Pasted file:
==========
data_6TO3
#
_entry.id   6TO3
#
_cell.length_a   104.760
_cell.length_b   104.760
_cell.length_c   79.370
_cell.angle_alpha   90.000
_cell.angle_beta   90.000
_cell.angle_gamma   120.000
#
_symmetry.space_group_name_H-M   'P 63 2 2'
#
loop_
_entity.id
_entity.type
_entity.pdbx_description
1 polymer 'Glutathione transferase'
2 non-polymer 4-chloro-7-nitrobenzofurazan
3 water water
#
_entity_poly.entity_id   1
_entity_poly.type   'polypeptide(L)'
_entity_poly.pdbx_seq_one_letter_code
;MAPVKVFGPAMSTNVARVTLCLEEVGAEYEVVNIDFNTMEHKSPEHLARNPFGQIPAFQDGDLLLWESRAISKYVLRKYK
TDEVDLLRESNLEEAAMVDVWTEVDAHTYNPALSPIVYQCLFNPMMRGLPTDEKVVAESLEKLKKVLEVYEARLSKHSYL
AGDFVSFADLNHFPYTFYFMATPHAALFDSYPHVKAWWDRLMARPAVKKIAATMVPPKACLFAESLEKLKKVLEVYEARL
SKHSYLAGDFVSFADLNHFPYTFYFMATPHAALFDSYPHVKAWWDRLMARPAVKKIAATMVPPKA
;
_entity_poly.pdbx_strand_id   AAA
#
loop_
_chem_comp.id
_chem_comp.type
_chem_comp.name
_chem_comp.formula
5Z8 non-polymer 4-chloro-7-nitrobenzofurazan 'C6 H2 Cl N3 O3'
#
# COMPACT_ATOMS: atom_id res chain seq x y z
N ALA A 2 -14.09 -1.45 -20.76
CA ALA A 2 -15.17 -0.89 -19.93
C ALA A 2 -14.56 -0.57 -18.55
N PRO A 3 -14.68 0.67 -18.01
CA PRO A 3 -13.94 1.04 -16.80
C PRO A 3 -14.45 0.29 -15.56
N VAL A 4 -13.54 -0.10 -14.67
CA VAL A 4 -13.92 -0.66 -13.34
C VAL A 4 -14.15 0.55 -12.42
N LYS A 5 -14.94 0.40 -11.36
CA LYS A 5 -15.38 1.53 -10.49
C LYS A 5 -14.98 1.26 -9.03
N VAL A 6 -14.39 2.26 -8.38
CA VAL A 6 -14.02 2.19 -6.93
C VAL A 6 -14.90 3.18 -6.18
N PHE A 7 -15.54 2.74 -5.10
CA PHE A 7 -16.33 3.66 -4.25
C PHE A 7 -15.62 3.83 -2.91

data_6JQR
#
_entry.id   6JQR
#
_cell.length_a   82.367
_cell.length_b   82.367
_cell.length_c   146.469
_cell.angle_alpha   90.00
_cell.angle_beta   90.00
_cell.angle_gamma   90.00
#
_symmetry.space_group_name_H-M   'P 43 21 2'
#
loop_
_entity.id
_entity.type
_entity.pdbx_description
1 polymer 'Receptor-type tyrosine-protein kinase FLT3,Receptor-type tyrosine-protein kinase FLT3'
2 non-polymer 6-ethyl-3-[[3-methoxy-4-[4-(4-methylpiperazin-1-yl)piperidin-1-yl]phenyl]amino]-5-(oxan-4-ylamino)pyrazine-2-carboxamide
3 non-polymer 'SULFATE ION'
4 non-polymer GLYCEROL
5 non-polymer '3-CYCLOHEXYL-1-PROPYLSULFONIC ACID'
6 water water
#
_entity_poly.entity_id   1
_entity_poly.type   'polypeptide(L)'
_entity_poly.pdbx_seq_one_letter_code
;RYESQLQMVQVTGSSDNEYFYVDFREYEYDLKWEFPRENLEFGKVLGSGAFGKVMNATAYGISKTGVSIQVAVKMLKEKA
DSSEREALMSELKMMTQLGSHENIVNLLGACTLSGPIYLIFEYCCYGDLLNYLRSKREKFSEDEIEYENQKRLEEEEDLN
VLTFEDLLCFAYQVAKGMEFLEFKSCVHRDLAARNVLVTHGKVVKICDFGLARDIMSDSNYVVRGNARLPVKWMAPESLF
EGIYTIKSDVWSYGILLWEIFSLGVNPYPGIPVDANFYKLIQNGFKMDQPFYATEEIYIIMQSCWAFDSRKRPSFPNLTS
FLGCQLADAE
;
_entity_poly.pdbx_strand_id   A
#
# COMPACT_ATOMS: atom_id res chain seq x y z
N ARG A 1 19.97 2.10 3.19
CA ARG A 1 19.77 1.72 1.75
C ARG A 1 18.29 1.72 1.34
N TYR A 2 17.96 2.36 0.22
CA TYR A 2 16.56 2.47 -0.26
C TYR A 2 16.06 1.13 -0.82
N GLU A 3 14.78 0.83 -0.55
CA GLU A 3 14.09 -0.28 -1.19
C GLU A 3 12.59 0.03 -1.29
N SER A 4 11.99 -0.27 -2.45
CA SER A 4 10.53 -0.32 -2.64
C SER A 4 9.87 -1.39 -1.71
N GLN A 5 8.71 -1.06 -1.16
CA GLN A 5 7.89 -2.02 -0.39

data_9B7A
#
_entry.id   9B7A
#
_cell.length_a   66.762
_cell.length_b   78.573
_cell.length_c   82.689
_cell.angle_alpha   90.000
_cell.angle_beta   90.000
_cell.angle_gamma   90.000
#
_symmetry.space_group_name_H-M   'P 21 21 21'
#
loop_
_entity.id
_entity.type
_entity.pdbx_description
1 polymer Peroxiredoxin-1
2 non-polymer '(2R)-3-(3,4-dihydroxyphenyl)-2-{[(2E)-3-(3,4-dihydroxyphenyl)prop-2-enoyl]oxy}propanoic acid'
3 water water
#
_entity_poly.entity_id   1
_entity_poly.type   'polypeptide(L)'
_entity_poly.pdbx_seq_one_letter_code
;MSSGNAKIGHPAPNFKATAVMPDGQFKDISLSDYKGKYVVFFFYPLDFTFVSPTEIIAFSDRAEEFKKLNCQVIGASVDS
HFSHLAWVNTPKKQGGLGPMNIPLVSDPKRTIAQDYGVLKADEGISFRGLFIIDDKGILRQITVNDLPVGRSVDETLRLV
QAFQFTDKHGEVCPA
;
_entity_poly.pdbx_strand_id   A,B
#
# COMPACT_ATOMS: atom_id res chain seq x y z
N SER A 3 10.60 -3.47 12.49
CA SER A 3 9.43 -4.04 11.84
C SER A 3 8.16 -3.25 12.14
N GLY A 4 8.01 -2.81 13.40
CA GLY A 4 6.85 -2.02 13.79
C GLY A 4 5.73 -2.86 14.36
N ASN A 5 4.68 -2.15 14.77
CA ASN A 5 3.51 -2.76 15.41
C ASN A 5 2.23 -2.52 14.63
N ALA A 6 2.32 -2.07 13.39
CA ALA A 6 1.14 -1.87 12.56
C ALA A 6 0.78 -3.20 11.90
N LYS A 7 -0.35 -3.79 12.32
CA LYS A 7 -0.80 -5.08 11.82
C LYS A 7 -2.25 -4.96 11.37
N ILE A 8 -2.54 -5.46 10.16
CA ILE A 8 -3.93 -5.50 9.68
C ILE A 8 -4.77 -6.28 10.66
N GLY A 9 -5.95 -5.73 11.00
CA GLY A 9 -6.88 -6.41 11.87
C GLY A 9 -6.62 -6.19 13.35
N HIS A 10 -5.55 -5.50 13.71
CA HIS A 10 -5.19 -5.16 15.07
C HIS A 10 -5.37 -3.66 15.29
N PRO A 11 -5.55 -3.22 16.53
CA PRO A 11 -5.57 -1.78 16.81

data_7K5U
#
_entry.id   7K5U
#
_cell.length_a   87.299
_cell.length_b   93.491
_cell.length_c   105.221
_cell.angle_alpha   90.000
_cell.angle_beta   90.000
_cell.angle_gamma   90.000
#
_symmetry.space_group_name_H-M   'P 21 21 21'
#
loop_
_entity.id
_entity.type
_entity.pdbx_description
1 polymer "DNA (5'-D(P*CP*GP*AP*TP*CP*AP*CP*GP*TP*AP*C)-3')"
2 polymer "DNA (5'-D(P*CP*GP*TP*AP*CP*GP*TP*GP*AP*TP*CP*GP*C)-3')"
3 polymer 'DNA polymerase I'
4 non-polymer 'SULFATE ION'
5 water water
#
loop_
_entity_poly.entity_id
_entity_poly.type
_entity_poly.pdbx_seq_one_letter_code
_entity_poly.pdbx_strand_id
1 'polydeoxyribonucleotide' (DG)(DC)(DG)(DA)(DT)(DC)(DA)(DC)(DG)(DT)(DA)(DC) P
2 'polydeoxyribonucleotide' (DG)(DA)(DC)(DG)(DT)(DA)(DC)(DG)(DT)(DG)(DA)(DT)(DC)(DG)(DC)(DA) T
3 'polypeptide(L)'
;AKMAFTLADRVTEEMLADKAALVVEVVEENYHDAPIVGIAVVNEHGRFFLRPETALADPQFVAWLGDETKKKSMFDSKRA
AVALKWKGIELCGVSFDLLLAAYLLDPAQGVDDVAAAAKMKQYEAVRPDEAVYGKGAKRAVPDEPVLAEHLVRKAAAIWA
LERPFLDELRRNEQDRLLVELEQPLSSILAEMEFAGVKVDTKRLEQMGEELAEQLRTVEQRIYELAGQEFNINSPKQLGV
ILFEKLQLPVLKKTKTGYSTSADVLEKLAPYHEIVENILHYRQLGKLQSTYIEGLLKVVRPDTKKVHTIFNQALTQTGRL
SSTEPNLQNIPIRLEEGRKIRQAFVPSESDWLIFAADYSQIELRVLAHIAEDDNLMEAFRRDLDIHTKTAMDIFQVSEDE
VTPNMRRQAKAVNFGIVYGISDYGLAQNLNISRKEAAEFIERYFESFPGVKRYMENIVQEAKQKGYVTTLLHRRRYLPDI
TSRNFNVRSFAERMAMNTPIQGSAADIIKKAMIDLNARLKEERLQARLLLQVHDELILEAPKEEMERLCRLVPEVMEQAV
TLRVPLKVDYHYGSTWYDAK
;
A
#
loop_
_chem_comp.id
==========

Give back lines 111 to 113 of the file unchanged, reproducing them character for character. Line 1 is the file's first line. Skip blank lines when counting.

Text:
#
_cell.length_a   66.762
_cell.length_b   78.573